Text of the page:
Thomas U. Walter Was Here!
Thomas Ustick Walter designed the dome on the U.S. Capitol building. He designed the gleaming Greek Revival-style Founders Hall at Girard College and the Greek Revival Chester County courthouse in West Chester. And now, to the great astonishment of architectural historians, it seems he also designed a pretty nice house at 7048 Germantown Avenue in Mount Airy.
Although the house, which was built around 1850 for George Howell Garrett, has been on the National Historic Register, no one had any idea that it was anything more than a relic of old Philadelphia and a prominent Philadelphia family until it was threatened - as usual - with demolition. After a developer starting making plans to build 10 sets of twins on the site, a group of nearby residents mounted a campaign to have the house listed on the city's historic register, since it offers more protection from demolition. They succeeded, and in the process discovered the house was even more significant than they realized.
Their work peaked the curiosity of Jon Farnham, the staff director at the Philadelphia Historical Commission. On a hunch that Walter was involved, Farnham decided to poke around the Girard College archives to see what he could discover. It didn't take very long before he found a drawing that matched the Mt. Airy house, proving beyond a shadow of a doubt that Walter was the architect of the portion on the right in the photo.
Looking at the house now, you might ask, what's the fuss. Actually the fuss has been much covered up over time. Walter was a leading figure in adapting Greek temple architecture to the civic institutions of the young American republic. He conceived the Garrett House as a country temple, with a strong hip roof and Greek-revival brackets just under the cornice. But over time, tastes changed. The Greek temple elements were obscured. An addition was grafted on the left side in the photo, giving the house the air of Italianate country palazzo, complete with a grand arch doorway and tri-partite loggia over the entrance.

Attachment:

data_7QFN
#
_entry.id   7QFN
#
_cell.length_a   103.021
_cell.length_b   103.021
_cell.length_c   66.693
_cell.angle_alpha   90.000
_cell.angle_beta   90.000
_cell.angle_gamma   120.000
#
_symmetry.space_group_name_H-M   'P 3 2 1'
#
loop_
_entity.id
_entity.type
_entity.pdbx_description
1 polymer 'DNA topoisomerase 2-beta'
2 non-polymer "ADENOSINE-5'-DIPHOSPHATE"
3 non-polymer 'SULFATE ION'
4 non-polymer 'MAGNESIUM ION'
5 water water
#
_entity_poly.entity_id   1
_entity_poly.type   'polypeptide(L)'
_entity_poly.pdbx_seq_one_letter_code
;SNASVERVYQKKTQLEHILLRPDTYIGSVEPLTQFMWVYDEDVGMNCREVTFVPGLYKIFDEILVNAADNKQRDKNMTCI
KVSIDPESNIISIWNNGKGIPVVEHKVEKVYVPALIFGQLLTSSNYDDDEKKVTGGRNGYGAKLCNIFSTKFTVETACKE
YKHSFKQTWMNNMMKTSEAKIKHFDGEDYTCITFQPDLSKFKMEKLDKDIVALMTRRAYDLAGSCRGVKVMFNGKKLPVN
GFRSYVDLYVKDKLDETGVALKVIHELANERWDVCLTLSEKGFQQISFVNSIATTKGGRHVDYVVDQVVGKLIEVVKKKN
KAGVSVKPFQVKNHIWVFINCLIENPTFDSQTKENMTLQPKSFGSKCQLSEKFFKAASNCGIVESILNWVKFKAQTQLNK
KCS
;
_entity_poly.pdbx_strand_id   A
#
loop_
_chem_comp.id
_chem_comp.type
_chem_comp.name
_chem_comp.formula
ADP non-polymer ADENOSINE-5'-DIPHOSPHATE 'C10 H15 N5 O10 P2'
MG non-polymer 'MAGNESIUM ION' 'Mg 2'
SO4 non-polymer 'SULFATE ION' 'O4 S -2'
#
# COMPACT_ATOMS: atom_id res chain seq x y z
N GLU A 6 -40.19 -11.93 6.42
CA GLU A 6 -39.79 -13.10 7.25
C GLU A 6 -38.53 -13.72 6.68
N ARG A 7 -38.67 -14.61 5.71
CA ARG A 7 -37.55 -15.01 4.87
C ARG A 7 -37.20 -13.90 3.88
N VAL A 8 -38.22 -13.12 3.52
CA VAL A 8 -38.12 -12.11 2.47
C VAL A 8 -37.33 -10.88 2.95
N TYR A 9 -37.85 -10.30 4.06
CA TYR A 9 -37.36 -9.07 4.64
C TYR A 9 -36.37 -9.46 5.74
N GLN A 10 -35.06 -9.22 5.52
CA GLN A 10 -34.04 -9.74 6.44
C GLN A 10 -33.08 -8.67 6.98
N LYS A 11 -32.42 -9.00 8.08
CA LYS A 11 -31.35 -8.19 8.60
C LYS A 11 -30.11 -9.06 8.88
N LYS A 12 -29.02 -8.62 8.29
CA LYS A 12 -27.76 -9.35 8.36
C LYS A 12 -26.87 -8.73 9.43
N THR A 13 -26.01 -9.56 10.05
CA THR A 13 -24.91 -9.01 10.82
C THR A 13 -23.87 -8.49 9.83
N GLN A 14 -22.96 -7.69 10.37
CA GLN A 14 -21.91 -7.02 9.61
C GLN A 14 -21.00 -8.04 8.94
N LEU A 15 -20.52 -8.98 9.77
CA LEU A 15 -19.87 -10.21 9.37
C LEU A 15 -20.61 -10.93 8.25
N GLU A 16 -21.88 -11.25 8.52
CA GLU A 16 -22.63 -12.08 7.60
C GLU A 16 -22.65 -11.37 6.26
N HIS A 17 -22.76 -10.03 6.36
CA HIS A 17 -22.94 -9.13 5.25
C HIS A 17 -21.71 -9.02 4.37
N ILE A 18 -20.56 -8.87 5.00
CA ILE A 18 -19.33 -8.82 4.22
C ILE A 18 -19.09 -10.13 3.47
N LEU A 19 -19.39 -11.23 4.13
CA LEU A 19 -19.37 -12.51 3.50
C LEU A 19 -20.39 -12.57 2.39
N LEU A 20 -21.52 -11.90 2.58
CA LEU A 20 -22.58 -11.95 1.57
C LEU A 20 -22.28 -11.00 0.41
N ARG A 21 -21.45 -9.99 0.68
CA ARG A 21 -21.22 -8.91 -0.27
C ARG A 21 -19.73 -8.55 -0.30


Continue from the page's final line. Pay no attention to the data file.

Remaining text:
Although there are only a few remnants of Walter's house, Farnham thinks the discovery will be a goldmine for historians specializing in the architecture of the early American republic. Along with the capitol dome, Walter also put the columned side wings on that building for the Senate and House chambers. He was the darling of Washington until he fell ill in 1865 and was forced to return to Philadelphia. He spent his last years advising John McArthur on the design of City Hall. The discovery that Walter could also do country houses reveals that his range was wider than previously believed. It's known that Walter designed Andalusia in Bucks County, but who knows how many more modest country houses he left behind in Philadelphia.